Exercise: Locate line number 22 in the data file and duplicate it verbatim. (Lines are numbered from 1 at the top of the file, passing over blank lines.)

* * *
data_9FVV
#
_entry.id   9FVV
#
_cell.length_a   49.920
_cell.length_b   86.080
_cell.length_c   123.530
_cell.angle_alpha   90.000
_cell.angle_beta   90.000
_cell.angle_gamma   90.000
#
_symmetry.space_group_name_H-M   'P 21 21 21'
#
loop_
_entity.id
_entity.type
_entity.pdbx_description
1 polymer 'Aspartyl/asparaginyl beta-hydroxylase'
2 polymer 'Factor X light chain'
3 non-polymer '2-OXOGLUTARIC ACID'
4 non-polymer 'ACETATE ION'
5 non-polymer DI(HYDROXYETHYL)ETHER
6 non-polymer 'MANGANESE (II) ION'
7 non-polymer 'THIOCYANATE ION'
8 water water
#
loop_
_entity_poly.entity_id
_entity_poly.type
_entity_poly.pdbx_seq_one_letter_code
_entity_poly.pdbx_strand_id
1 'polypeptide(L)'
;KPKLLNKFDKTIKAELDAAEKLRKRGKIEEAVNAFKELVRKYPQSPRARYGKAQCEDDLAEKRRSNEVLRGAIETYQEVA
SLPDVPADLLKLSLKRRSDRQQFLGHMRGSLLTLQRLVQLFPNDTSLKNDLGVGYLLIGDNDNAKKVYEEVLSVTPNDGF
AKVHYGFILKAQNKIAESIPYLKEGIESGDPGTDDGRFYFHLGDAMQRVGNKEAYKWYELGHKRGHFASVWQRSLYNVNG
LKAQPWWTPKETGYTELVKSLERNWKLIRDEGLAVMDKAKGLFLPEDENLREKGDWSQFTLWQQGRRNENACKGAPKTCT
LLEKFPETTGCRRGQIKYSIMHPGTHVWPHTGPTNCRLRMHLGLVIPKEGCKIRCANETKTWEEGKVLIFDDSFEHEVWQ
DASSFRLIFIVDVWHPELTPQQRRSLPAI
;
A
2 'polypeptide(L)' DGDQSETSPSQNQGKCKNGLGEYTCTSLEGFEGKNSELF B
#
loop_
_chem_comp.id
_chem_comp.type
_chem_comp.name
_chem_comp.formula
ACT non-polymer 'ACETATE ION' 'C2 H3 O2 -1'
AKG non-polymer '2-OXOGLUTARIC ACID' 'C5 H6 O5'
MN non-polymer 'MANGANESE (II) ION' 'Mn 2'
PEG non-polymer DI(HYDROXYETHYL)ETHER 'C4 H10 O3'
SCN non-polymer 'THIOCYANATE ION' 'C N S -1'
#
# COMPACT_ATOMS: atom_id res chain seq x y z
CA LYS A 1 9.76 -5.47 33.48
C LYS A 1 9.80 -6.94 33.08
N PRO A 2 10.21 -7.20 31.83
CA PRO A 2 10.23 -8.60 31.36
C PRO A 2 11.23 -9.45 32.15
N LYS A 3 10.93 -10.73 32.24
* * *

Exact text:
5 non-polymer DI(HYDROXYETHYL)ETHER